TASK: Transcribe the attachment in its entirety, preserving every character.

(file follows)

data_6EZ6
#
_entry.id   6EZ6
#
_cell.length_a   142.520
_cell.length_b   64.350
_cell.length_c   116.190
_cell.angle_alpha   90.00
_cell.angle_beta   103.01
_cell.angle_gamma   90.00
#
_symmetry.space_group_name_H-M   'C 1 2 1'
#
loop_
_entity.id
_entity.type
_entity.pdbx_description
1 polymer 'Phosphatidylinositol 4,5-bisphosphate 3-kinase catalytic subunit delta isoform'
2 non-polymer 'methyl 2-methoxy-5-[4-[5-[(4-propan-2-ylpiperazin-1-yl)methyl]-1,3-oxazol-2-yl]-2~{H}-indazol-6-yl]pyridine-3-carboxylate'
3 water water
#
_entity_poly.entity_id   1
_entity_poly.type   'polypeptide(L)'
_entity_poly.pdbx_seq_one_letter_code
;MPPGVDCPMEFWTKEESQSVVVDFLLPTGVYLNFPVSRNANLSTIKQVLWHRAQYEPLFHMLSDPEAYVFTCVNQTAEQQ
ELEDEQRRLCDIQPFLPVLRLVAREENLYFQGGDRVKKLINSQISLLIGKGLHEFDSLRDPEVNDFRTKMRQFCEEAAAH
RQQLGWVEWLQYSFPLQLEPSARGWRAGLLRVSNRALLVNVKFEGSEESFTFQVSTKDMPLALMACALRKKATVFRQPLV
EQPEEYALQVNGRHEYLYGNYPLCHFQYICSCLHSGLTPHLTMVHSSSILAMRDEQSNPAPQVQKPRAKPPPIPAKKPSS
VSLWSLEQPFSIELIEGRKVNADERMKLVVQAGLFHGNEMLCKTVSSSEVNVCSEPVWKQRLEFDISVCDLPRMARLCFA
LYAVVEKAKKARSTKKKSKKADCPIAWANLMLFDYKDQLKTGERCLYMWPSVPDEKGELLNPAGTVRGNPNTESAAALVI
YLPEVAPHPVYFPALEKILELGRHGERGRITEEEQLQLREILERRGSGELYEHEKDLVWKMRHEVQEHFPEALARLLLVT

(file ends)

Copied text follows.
data_6EZ6
#
_entry.id   6EZ6
#
_cell.length_a   142.520
_cell.length_b   64.350
_cell.length_c   116.190
_cell.angle_alpha   90.00
_cell.angle_beta   103.01
_cell.angle_gamma   90.00
#
_symmetry.space_group_name_H-M   'C 1 2 1'
#
loop_
_entity.id
_entity.type
_entity.pdbx_description
1 polymer 'Phosphatidylinositol 4,5-bisphosphate 3-kinase catalytic subunit delta isoform'
2 non-polymer 'methyl 2-methoxy-5-[4-[5-[(4-propan-2-ylpiperazin-1-yl)methyl]-1,3-oxazol-2-yl]-2~{H}-indazol-6-yl]pyridine-3-carboxylate'
3 water water
#
_entity_poly.entity_id   1
_entity_poly.type   'polypeptide(L)'
_entity_poly.pdbx_seq_one_letter_code
;MPPGVDCPMEFWTKEESQSVVVDFLLPTGVYLNFPVSRNANLSTIKQVLWHRAQYEPLFHMLSDPEAYVFTCVNQTAEQQ
ELEDEQRRLCDIQPFLPVLRLVAREENLYFQGGDRVKKLINSQISLLIGKGLHEFDSLRDPEVNDFRTKMRQFCEEAAAH
RQQLGWVEWLQYSFPLQLEPSARGWRAGLLRVSNRALLVNVKFEGSEESFTFQVSTKDMPLALMACALRKKATVFRQPLV
EQPEEYALQVNGRHEYLYGNYPLCHFQYICSCLHSGLTPHLTMVHSSSILAMRDEQSNPAPQVQKPRAKPPPIPAKKPSS
VSLWSLEQPFSIELIEGRKVNADERMKLVVQAGLFHGNEMLCKTVSSSEVNVCSEPVWKQRLEFDISVCDLPRMARLCFA
LYAVVEKAKKARSTKKKSKKADCPIAWANLMLFDYKDQLKTGERCLYMWPSVPDEKGELLNPAGTVRGNPNTESAAALVI
YLPEVAPHPVYFPALEKILELGRHGERGRITEEEQLQLREILERRGSGELYEHEKDLVWKMRHEVQEHFPEALARLLLVT